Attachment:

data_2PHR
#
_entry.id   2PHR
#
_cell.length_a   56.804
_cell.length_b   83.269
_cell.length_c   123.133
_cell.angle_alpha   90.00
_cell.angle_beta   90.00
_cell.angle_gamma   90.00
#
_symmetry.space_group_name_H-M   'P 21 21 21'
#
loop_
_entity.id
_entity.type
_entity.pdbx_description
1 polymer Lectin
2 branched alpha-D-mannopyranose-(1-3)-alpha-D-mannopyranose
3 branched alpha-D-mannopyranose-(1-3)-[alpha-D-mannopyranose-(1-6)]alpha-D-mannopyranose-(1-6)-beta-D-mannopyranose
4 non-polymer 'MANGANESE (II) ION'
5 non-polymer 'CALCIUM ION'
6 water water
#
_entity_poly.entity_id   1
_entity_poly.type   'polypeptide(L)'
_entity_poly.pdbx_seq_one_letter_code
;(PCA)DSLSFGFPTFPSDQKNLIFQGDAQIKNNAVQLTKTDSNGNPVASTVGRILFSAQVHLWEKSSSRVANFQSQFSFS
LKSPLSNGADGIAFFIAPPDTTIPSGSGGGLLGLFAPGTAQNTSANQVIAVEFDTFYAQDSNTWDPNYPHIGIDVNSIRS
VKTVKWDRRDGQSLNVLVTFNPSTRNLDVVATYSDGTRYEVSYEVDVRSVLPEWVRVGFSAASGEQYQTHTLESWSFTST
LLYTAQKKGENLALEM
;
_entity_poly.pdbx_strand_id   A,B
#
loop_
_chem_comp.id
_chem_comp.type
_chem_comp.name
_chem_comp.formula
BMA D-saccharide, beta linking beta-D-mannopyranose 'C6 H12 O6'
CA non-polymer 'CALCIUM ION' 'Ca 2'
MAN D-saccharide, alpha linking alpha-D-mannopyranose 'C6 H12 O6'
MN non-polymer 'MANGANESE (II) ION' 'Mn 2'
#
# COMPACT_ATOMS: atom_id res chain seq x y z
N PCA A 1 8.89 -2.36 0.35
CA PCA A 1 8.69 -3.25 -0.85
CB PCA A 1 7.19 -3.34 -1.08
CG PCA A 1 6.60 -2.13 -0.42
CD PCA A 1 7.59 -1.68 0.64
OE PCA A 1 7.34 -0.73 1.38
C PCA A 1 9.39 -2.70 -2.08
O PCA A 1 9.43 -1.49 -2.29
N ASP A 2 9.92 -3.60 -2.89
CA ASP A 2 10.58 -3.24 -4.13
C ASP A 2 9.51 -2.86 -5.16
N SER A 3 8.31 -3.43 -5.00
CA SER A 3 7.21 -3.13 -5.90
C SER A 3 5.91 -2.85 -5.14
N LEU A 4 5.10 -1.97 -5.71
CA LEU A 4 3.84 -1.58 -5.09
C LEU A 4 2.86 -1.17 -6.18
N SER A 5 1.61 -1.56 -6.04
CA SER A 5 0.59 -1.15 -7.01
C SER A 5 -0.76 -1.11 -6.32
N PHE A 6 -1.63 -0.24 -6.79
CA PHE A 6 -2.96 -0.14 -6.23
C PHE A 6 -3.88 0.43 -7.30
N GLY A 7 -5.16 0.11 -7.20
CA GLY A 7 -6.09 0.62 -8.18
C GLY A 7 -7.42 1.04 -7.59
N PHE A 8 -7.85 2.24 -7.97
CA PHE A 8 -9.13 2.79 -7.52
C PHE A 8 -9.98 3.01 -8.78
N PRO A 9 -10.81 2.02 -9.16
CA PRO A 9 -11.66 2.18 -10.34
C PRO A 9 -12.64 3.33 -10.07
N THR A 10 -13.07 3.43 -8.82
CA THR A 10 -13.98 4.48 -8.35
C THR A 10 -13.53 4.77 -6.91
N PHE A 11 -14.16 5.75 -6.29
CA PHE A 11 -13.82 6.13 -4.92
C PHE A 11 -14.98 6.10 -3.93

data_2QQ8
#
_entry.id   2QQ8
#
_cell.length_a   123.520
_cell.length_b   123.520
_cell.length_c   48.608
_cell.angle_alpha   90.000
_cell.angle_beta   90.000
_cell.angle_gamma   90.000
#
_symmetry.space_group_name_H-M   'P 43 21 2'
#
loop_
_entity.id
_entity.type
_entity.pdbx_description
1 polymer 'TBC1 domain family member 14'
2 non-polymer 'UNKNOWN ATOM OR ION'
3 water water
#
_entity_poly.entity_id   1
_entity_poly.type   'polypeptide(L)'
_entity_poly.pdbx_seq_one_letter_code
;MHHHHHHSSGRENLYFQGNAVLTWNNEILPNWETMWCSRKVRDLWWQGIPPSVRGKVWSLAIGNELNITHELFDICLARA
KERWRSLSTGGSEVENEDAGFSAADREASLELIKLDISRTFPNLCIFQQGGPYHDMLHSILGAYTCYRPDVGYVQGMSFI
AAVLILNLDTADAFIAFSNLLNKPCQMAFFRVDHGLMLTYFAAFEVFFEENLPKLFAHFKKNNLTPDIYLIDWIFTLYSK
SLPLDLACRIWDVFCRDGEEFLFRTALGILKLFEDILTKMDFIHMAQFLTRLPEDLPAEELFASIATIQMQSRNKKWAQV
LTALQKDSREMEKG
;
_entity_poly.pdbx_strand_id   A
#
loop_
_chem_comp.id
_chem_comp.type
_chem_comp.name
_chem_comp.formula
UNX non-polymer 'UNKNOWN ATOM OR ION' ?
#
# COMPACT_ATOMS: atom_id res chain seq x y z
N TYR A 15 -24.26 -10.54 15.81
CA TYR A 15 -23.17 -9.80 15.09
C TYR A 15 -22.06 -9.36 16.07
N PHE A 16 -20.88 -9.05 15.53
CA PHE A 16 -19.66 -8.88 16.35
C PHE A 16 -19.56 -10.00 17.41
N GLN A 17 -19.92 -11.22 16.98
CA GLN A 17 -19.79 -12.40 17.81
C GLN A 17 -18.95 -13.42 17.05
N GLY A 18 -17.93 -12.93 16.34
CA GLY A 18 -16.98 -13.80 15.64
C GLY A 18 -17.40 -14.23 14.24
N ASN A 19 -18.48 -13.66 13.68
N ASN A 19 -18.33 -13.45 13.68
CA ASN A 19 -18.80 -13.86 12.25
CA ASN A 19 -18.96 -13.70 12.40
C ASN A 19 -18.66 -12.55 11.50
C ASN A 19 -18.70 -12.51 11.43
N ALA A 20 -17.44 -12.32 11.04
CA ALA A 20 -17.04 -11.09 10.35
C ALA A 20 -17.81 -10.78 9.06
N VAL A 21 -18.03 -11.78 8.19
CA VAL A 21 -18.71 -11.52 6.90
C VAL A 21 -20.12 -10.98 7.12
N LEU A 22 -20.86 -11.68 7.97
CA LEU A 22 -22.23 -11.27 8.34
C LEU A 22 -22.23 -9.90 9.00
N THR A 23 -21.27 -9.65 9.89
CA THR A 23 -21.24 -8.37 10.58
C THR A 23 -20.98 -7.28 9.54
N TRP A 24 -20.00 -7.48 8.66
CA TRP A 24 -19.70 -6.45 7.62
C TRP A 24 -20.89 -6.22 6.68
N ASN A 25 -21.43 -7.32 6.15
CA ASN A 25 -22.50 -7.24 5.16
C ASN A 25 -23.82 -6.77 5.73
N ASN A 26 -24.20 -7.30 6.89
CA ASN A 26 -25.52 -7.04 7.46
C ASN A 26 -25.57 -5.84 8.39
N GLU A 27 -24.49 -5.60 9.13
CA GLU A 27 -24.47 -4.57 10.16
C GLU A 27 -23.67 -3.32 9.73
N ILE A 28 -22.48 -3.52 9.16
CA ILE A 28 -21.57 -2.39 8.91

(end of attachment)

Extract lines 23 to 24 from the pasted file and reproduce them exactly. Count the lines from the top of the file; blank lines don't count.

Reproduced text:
6 water water
#